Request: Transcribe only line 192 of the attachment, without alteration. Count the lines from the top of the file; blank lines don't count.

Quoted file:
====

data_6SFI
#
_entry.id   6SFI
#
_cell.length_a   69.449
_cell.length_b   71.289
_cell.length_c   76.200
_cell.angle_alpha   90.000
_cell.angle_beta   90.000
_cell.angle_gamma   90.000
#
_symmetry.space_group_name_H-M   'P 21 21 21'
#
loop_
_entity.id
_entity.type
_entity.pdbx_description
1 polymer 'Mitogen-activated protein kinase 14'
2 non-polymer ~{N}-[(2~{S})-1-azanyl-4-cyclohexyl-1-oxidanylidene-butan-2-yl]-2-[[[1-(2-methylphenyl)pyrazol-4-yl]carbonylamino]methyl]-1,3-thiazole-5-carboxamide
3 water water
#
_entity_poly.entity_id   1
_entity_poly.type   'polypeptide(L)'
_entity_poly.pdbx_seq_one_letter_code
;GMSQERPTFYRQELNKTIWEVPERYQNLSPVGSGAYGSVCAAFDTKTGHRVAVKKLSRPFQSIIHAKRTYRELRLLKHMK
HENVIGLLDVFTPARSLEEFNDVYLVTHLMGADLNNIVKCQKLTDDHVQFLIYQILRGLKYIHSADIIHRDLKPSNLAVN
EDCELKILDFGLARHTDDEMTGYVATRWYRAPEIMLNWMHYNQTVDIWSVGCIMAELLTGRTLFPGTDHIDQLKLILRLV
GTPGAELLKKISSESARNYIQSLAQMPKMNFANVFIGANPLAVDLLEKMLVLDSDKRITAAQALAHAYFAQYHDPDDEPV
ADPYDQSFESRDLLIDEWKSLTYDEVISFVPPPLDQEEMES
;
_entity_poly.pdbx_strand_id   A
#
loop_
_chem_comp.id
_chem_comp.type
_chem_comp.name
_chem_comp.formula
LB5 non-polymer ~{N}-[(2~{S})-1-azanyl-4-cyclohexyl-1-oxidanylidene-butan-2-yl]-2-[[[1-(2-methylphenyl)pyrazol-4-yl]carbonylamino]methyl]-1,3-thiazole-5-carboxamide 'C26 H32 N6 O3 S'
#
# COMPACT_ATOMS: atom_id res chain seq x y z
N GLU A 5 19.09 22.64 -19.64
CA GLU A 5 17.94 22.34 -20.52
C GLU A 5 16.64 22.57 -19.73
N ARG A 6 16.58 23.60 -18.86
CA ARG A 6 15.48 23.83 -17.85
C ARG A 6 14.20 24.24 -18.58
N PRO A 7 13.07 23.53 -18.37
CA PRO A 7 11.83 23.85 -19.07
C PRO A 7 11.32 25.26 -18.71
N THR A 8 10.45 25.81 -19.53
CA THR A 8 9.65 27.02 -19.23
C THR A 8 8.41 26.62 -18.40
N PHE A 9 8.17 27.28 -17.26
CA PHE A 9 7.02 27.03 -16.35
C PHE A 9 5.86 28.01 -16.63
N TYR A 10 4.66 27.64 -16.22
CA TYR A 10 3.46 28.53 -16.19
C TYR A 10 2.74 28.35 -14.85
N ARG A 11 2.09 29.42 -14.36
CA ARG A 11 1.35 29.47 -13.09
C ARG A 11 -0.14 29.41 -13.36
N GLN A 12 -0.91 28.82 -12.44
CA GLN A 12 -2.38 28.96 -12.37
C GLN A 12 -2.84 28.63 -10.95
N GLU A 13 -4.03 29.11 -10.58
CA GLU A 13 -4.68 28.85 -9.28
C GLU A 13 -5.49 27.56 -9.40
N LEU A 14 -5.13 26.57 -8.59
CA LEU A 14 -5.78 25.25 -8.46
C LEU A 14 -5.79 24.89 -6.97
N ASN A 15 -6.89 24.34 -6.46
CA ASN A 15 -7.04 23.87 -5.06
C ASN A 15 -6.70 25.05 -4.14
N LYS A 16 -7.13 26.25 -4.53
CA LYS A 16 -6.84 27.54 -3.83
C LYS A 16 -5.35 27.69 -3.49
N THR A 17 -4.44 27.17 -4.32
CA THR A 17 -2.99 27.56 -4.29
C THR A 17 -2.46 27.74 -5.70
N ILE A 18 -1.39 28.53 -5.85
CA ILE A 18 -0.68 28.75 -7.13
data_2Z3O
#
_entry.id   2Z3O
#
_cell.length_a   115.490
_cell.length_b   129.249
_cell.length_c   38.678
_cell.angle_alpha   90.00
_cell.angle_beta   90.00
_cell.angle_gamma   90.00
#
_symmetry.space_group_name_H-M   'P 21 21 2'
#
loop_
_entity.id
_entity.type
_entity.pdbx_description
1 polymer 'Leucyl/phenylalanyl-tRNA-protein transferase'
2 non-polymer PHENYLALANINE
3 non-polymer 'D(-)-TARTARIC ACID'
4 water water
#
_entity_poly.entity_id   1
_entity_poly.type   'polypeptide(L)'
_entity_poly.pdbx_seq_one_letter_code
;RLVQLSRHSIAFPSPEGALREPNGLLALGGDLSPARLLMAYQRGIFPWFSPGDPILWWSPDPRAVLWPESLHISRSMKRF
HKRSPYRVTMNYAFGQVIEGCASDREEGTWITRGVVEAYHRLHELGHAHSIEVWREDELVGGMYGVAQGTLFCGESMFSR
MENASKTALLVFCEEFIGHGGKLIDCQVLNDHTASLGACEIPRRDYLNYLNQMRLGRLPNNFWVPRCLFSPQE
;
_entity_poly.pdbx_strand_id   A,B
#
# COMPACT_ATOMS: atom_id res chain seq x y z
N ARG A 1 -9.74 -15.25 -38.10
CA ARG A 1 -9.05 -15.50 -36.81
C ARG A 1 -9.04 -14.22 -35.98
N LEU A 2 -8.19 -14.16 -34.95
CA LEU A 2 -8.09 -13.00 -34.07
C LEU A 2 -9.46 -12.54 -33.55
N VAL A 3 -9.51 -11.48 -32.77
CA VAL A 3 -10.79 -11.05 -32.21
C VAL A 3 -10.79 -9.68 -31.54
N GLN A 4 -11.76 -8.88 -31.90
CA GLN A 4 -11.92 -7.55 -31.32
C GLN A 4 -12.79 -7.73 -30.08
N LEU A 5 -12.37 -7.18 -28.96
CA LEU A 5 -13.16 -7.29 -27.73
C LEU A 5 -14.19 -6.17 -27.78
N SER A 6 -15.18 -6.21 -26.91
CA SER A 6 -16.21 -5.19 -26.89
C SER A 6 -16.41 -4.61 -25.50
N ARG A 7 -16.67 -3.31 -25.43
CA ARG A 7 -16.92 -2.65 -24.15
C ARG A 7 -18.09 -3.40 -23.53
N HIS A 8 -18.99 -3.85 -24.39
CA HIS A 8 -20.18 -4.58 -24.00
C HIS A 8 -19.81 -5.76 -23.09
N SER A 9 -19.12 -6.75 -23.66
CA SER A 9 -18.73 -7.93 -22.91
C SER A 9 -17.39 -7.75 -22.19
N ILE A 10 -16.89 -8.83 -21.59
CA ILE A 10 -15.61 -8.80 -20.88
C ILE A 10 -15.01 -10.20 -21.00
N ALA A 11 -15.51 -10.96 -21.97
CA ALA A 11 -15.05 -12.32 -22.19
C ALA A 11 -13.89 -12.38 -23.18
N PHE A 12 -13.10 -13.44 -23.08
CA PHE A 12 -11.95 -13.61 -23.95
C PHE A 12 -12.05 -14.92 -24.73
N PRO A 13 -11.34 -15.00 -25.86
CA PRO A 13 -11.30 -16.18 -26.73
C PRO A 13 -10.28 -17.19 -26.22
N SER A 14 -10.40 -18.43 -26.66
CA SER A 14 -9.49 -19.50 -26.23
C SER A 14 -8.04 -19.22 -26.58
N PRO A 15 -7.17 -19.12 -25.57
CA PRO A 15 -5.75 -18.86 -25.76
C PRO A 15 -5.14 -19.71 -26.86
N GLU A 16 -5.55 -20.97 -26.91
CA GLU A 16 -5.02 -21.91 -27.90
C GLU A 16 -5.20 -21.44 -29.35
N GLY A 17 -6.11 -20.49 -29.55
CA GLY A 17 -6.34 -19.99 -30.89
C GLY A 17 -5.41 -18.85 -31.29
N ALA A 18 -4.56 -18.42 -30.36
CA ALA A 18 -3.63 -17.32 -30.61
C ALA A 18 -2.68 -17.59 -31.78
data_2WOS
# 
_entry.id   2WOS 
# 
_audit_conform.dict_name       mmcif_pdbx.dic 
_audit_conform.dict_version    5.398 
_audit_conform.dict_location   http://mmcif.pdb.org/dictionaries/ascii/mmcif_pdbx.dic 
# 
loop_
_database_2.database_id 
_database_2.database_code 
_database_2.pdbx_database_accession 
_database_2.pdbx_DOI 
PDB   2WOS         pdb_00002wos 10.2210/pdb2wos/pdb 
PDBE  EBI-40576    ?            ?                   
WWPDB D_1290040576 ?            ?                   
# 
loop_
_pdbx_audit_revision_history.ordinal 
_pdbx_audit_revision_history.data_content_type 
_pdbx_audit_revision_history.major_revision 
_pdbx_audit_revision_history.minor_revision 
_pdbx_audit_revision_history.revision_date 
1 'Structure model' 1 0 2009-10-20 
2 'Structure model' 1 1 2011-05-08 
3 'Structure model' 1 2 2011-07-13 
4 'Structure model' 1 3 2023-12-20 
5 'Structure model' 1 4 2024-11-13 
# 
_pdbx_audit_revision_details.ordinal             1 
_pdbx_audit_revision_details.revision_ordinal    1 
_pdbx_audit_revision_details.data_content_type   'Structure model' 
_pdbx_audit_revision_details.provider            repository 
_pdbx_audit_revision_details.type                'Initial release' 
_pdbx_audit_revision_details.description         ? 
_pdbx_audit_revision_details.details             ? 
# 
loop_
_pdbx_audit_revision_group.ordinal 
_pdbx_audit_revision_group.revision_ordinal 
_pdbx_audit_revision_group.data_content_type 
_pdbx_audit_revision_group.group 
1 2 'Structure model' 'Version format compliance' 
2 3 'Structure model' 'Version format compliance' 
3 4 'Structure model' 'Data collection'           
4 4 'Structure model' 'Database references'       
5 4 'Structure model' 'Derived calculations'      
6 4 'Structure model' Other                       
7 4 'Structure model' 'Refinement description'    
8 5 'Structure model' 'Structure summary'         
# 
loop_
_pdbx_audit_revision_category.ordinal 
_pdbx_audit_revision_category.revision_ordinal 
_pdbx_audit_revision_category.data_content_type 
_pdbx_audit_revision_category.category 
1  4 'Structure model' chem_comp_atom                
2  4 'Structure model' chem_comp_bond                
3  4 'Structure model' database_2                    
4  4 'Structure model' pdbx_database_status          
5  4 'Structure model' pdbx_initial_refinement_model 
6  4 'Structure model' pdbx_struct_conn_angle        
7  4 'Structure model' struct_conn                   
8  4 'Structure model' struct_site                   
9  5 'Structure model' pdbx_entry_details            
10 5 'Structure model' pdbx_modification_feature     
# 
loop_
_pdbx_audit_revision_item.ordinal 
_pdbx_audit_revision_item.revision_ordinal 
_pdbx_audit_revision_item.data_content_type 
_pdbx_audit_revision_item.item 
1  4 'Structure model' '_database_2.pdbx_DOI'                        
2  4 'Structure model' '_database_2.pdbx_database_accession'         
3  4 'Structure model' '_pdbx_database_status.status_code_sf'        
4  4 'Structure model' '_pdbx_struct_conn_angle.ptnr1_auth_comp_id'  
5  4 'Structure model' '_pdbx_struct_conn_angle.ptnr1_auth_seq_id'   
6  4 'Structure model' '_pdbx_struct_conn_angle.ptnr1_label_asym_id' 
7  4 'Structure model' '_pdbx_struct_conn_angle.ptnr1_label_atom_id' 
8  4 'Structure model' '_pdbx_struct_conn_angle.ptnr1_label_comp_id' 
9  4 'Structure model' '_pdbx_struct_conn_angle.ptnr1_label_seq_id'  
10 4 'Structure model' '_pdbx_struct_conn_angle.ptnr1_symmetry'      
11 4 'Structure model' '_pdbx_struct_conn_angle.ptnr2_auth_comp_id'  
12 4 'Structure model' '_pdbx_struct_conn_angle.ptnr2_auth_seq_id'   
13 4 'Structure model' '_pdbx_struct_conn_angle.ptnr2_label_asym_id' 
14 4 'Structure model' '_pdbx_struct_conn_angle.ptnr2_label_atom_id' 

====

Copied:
2 'Structure model' 1 1 2011-05-08 